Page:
New strategies for optimizing the specificity of gene editing nucleases
Sangamo Therapeutics, Inc., a genomic medicine company, announced today the publication in Nature Biotechnology of a manuscript by Jeffrey Miller, Ph.D., and colleagues at Sangamo, describing two new strategies for optimizing the specificity of genome editing using zinc finger nucleases (ZFNs). The ability to engineer highly specific gene editing nucleases with little or no detectable activity at unintended genomic sequences is a key safety factor for therapeutic applications. The strategies entail engineering the two key functional regions within the ZFN structure, namely adjusting the binding affinity of the zinc finger array which recognizes DNA, and slowing the catalytic rate of the Fok1 cleavage domain. The two approaches, which are complementary, may be combined to enable near 100% on-target modification with no detectable off-targets. The manuscript, titled "Enhancing gene editing specificity by attenuating DNA cleavage kinetics," was published online on July 29 and will appear in the August issue of Nature Biotechnology.
"When attempting to improve the specificity of genome editing tools, on-target editing efficiency is often sacrificed," said Edward Rebar, Ph.D., Chief Technology Officer, Sangamo. "With these new strategies, the high efficiency we have observed previously with ZFN-mediated genome editing was completely preserved, while off-target activity was reduced by approximately 1000-fold, to below the level of detectability. These results are important as we believe the capabilities they demonstrate will help ensure the safety of our genome editing tools when used in the clinic."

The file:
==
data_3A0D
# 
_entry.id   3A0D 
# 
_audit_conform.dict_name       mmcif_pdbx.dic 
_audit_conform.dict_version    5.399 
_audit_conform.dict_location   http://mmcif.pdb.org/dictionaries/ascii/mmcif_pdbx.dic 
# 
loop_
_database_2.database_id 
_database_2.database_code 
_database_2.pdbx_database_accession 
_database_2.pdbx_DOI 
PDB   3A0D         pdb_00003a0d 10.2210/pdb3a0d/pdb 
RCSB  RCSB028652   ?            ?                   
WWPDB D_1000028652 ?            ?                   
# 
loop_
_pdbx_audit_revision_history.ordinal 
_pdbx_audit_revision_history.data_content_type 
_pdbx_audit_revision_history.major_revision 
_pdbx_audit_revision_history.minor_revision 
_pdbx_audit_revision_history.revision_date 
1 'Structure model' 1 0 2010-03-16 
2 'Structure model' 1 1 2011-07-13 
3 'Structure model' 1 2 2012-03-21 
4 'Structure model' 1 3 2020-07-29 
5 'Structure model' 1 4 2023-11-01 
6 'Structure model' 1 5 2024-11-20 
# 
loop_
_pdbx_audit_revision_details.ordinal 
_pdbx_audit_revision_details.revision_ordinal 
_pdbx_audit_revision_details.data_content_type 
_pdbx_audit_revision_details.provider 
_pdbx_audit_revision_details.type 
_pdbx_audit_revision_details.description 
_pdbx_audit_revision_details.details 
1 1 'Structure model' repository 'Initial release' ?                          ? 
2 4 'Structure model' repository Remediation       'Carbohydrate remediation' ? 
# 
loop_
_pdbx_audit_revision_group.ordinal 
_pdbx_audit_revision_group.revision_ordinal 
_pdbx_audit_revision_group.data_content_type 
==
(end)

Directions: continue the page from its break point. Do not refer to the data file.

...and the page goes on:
In order to adjust the binding affinity of the zinc finger recognition domain, the authors substituted a discrete, positively charged residue in the zinc finger framework to eliminate a nonspecific contact with the negatively charged phosphate backbone of the DNA. By varying the number of fingers bearing this substitution, the authors showed in cellular studies that they could effectively tune ZFN affinity into an optimally specific range, with no loss of on-target efficiency.
In a related series of cellular studies, the authors screened single-amino acid substitutions in the Fok1 nuclease domain in order to identify those able to improve specificity by slowing down catalysis. The goal of the study was to observe whether mutations would provide more time for the ZFNs to selectively dissociate from off-target sites prior to a cleavage event, which would improve global specificity. These studies yielded single-residue substitutions that could increase specificity by more than 1000-fold.
In a final study detailed in the manuscript, Sangamo scientists applied these two strategies in a therapeutically relevant setting by designing ZFNs that targeted the endogenous TCR-alpha gene in T-cells. Treatment of these T-cells with optimized ZFNs resulted in a greater than 98% on-target knockout efficiency of the TCR-alpha gene with undetectable off-target activity at a median assay background level of 0.01%. Sangamo believes these engineered improvements to the specificity of its ZFN genome editing platform have the potential to enable the routine generation of designed nucleases capable of high efficiency editing with minimal or no detectable off-target activity.
These results add to Sangamo's body of research demonstrating the high degree of precision, efficiency, and specificity of ZFNs for genome editing. In March 2019, Nature Communications published data demonstrating new ZFN architectures enabling high-precision genome editing. These new architectures yielded a 64-fold increase in the diversity of ZFNs available for targeting any DNA segment.